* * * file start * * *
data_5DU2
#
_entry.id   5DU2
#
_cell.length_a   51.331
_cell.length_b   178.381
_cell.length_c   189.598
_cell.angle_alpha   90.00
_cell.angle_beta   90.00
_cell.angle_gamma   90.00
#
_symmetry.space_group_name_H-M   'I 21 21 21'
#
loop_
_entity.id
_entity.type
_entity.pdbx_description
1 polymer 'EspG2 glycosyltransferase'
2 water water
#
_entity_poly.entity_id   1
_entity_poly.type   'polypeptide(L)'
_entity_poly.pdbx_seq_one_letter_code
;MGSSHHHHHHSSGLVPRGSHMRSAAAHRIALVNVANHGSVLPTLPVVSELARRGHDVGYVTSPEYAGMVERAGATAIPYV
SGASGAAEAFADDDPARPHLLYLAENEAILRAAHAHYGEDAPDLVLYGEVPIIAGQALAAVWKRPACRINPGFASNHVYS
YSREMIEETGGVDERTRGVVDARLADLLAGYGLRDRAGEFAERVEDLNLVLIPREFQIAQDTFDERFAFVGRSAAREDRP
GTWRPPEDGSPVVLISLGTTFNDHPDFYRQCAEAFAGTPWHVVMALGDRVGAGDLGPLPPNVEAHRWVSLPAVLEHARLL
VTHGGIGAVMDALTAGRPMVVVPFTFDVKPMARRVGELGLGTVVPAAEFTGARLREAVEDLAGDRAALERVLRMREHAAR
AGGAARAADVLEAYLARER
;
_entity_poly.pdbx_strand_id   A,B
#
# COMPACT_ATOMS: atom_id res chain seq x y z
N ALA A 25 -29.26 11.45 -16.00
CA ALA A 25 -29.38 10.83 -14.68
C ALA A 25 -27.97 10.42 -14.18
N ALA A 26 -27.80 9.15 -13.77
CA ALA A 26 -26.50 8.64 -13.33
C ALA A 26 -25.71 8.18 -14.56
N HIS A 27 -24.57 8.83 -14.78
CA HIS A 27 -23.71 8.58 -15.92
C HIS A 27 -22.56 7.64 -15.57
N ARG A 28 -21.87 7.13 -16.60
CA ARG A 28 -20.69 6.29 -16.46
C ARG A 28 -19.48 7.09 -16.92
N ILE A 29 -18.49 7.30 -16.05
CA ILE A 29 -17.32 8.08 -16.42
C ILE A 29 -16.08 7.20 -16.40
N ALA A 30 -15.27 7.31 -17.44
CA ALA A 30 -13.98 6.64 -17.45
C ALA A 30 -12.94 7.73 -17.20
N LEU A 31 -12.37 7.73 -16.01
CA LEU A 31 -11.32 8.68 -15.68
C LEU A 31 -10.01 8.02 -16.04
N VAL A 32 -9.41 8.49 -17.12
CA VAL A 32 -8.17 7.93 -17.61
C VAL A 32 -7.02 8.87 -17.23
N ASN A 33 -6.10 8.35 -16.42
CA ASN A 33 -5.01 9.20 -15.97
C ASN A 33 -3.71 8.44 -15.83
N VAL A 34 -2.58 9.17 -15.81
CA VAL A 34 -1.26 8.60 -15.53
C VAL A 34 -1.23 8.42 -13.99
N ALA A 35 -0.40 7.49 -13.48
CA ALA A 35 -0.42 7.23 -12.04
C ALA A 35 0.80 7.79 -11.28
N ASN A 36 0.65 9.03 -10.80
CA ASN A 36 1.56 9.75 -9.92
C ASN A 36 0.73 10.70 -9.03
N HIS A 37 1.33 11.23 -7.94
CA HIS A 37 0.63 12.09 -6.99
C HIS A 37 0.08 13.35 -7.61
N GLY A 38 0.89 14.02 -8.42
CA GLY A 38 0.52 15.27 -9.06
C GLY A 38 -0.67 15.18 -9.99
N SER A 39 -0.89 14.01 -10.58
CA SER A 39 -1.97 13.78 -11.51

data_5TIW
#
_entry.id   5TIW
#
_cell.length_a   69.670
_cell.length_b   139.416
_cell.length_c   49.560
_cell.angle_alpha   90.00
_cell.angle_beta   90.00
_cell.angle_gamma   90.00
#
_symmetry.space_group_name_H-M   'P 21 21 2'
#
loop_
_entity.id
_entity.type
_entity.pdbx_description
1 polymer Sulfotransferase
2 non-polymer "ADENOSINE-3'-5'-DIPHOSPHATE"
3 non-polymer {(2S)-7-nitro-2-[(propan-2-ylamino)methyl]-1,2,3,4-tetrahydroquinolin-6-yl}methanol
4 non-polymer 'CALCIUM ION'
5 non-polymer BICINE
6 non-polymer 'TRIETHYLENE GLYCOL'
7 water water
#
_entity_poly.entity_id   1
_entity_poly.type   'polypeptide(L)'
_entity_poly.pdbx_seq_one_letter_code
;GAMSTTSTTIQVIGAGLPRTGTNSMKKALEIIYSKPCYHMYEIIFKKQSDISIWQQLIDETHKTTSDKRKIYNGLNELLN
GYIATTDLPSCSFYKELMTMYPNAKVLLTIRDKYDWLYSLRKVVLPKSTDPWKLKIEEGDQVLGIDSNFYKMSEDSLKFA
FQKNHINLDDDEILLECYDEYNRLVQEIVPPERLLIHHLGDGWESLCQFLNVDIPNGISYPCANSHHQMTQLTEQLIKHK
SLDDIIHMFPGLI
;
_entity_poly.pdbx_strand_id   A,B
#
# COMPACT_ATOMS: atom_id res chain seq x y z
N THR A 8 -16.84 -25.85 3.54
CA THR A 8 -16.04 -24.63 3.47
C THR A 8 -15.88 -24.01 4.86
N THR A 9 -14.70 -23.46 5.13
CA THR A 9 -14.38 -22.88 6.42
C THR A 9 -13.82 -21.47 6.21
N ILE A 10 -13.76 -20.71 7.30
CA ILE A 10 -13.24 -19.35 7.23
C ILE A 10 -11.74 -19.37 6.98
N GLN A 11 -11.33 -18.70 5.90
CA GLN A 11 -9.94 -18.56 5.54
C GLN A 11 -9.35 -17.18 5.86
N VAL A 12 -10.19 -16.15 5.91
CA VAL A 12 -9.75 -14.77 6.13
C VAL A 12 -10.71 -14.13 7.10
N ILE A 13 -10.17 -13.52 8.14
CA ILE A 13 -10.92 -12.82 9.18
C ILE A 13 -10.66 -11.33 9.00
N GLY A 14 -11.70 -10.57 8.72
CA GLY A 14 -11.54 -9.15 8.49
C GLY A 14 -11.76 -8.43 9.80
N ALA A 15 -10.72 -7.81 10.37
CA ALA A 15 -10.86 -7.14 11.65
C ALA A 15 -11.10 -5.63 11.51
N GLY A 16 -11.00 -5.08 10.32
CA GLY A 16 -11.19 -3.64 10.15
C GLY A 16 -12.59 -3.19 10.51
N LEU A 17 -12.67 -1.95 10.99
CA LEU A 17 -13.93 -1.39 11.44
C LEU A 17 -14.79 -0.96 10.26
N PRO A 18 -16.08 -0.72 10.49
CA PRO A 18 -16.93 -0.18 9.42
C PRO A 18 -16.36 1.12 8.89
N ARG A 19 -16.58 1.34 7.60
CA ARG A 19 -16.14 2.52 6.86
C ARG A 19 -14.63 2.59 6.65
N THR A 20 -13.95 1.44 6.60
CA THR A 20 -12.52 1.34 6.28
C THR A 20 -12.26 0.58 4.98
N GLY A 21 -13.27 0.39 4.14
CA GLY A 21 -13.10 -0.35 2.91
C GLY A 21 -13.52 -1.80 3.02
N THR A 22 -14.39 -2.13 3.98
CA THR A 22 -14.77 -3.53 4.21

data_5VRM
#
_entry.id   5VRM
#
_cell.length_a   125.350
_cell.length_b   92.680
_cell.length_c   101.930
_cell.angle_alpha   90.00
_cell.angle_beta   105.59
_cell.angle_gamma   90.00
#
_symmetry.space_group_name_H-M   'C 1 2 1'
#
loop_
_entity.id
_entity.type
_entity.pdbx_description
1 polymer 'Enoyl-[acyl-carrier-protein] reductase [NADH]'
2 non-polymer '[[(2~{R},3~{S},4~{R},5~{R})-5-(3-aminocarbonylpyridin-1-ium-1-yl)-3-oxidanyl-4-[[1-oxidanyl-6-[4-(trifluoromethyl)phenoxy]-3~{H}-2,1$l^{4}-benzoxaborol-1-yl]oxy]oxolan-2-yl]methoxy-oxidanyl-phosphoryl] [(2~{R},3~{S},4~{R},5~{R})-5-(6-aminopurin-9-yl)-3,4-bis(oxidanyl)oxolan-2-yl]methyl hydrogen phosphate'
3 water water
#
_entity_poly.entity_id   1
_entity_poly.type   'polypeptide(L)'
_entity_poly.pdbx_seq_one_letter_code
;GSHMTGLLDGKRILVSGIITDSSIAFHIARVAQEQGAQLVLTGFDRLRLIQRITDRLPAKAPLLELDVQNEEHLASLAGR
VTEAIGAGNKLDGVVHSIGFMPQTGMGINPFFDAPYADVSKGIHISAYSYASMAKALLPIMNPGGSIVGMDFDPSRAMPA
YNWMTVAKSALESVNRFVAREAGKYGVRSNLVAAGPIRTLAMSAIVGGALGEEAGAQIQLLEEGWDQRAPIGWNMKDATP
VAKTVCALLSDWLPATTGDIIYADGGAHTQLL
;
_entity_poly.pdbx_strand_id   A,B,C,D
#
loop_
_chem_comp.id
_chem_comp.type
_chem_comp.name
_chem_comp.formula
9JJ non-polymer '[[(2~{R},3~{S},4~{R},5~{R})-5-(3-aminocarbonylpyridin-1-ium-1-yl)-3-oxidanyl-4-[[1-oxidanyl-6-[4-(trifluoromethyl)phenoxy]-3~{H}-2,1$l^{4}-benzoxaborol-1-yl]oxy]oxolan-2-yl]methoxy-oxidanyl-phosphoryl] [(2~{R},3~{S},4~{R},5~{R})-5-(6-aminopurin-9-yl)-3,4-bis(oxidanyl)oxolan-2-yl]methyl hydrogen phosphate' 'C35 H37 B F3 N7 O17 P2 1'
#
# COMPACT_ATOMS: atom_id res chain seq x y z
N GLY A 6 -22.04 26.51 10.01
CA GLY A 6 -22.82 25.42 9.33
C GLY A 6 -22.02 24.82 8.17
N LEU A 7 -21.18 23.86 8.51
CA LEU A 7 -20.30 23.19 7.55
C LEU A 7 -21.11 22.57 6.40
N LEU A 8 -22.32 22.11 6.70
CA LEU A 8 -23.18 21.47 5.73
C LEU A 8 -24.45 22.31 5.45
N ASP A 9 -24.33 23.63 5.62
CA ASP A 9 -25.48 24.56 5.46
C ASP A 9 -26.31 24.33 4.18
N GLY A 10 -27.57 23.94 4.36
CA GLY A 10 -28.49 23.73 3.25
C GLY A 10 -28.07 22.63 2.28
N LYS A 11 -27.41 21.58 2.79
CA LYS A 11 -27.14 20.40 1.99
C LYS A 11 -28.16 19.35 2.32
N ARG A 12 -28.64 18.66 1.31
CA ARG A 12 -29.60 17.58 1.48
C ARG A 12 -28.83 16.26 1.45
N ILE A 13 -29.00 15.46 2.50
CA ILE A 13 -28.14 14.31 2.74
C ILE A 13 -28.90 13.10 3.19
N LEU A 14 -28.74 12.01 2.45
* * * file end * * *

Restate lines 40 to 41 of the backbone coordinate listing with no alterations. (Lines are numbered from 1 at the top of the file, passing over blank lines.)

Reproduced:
N HIS A 27 -24.57 8.83 -14.78
CA HIS A 27 -23.71 8.58 -15.92